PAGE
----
Over watering may help to produce larger fruit, but flavour may be reduced. Additionally, splitting and cracking can result from uneven and excessive watering.
When the first fruits begin to form, pinch out the side shoots between the main stem. Also remove lower leaves which show any signs of yellowing to avoid infection.
Pick as soon as the fruits are ripe, this also encourages the production of more fruit. Harvest all the fruit as soon as frost threatens and ripen on a window sill.
Tomato Growth Habits Explained:
Tomato plants come in either Determinate (bush) or Indeterminate (vine) form.
Determinate tomato varieties are often referred to as “Bush” tomatoes, because they are generally shorter and do not continue growing in size throughout the growing season.
Determinate varieties are generally smaller and more compact than indeterminate tomatoes. Pruning and removing suckers from determinate tomatoes is not recommended. The plants are seldom more than 60 to 90cm (2 to 3ft) tall. Many of the very short varieties need little or no staking, but despite their compact size, staking can be useful since the concentrated fruit set can contribute considerable weight to the branches.
Determinate tomatoes grow to a fixed mature size and typically produce one large crop of fruit. They ripen all their fruit in a short period, usually about two to three weeks. Once this first flush of fruit has ripened, the plant will begin to diminish in vigour and will set little to no new fruit. When the terminal buds set fruit, the plant growth stops. They produce fruit at the end of their branches.
In general, many of the earliest varieties are determinate types. Many paste or roma tomatoes are determinate varieties, while others are bred to be determinate. Commercial growers favour this type of tomato because all the fruit can be mechanically harvested at once.
The major advantage of planting determinate plants in a home garden is early harvest. Growing determinate variety tomatoes also makes good sense when you want a large amount of tomatoes all at one time, to make tomato sauce.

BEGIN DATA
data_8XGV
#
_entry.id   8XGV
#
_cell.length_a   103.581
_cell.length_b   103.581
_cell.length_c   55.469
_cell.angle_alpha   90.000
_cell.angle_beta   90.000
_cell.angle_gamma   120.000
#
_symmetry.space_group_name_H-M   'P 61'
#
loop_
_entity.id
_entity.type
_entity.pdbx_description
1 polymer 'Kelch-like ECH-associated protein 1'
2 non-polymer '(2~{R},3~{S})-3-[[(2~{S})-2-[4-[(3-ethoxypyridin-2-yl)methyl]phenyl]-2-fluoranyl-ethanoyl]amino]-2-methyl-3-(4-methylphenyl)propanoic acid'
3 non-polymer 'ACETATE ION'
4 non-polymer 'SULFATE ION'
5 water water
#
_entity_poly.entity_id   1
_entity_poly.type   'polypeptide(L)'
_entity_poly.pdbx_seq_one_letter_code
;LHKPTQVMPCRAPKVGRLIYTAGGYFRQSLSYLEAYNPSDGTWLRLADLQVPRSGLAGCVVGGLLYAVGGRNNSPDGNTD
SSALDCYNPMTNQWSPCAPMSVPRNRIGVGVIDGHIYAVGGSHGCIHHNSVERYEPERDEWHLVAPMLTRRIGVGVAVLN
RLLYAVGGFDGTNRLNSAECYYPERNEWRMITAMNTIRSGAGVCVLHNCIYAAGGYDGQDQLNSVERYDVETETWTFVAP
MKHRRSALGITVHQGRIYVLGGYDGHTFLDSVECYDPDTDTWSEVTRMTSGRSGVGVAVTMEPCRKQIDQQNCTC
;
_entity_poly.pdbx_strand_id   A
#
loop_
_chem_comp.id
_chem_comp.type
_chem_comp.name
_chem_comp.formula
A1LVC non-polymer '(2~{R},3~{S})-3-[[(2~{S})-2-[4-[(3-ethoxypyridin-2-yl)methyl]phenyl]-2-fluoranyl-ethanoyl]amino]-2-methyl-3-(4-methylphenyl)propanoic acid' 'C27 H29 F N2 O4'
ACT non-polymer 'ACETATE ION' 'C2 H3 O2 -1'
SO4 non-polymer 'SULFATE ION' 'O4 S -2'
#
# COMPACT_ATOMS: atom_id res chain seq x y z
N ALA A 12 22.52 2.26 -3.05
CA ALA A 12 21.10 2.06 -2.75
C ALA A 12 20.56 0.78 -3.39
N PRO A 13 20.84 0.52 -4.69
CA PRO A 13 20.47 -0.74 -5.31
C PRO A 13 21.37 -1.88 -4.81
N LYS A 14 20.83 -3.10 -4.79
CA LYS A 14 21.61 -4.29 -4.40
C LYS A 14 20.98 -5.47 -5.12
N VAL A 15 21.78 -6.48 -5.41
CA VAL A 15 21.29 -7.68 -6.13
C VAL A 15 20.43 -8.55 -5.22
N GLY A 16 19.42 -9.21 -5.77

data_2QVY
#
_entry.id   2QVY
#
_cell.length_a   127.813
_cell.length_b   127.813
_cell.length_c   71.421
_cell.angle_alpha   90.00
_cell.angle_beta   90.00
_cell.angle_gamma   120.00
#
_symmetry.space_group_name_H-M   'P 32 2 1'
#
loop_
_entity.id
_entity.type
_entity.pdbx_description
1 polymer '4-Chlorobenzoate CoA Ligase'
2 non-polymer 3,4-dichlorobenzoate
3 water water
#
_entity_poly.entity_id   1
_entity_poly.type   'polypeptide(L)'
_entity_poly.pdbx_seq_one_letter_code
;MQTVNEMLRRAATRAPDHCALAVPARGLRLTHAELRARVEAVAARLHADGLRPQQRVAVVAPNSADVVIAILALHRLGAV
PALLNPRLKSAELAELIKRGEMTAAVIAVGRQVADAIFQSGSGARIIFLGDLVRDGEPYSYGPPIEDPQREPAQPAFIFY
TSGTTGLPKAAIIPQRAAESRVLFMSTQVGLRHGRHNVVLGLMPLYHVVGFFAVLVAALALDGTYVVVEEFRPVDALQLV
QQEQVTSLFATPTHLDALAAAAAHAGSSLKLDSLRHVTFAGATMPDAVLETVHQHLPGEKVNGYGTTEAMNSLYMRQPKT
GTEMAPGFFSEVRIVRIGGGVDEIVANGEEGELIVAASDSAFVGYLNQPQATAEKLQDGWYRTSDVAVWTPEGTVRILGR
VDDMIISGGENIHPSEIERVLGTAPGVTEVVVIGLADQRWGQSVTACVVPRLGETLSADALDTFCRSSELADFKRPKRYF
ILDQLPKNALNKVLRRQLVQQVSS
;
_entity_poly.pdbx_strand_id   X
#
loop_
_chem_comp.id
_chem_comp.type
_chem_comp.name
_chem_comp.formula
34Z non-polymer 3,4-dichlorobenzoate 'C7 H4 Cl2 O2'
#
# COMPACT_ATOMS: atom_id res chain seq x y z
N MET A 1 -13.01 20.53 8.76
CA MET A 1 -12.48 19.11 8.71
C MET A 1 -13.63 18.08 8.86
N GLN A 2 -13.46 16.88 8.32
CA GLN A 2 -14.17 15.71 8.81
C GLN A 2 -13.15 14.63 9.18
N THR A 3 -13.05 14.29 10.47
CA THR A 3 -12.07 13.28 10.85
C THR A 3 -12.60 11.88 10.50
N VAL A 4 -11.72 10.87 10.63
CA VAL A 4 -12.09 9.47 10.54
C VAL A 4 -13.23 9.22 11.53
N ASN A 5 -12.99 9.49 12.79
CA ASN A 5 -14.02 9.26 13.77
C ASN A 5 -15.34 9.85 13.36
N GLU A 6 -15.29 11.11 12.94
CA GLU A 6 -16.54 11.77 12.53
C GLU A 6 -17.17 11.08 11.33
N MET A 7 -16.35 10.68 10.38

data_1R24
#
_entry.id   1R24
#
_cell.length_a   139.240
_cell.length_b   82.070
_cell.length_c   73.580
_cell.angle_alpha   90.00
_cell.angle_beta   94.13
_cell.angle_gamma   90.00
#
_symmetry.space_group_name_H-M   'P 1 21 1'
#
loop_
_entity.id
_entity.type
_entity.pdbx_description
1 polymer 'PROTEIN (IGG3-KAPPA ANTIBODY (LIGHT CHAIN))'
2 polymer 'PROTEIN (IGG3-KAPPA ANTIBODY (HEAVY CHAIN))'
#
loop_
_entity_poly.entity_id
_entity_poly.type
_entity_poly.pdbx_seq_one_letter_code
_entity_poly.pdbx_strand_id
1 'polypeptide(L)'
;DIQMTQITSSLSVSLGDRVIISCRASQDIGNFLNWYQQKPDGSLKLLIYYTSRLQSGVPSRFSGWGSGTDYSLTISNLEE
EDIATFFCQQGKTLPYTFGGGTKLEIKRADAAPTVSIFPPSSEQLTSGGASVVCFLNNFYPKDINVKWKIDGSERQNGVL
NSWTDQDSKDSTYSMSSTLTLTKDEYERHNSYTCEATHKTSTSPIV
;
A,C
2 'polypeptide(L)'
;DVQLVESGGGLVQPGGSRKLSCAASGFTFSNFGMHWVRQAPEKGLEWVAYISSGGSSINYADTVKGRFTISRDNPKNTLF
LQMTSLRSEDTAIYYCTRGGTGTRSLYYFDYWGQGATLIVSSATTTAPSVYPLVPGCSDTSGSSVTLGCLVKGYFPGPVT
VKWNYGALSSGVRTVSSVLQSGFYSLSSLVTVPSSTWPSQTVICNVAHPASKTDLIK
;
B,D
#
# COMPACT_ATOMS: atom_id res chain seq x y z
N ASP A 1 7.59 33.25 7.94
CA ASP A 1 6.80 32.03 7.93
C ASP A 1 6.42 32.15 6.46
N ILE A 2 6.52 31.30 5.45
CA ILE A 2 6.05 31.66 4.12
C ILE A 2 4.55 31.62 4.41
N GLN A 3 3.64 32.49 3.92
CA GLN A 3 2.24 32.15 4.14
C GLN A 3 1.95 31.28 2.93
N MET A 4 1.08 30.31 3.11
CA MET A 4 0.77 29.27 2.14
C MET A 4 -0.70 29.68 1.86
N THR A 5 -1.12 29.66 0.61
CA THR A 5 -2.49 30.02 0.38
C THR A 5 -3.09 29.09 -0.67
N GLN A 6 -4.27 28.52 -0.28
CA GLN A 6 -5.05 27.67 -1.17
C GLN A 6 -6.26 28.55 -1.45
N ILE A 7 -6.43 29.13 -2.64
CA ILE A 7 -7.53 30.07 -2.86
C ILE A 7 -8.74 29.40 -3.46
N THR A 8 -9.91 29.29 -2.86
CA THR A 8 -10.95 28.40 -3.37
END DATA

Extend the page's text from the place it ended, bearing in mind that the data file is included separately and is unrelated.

Indeterminate tomato varieties often referred to as “Vine” or “Cordon”, will keep growing and producing new blossoms even after the fruit is set. Indeterminate tomatoes produce fruit clusters along their stems.
Indeterminate tomato plants continue to grow and produce tomatoes, limited only by the length of the season until frost kills the vine. These plants produce stems, leaves, and fruit as long as they are alive. Harvest may last for several months.
Tomato growers seldom allow tomato plants to actually vine. Indeterminate tomato plants will require substantial staking or caging to support what can become a large 180 to 300cm (6 to 10 ft) heavy plant. They require stakes to keep the plant from sprawling on the ground.
The majority of tomato varieties are indeterminate including most heirlooms and most cherry types and large salad varieties
Semi-determinate plants, as the name implies, are somewhere between these two other types.
The plants are generally larger than determinate (bush types) but smaller than Indeterminate plants usually growing 90 to 150cm (3 to 5ft) These plants usually require some staking. Semi-determinates are best grown to just three or four stems.
- Additional Information
Average Seed Count 10 Seeds Common Name Salad Tomato, Heritage (English)
Vine / Cordon (Indeterminate)
Family Solanaceae Genus Lycopersicon Species esculentum Cultivar F1 Shirley Hardiness Half Hardy Annual Fruit Red 70 to 90 grams Height 150cm (60in) Spacing 60cm (24in) Season Mid-Season Time to Sow Late March to end May Time to Harvest 68 Days, June to October Notes Heritage Variety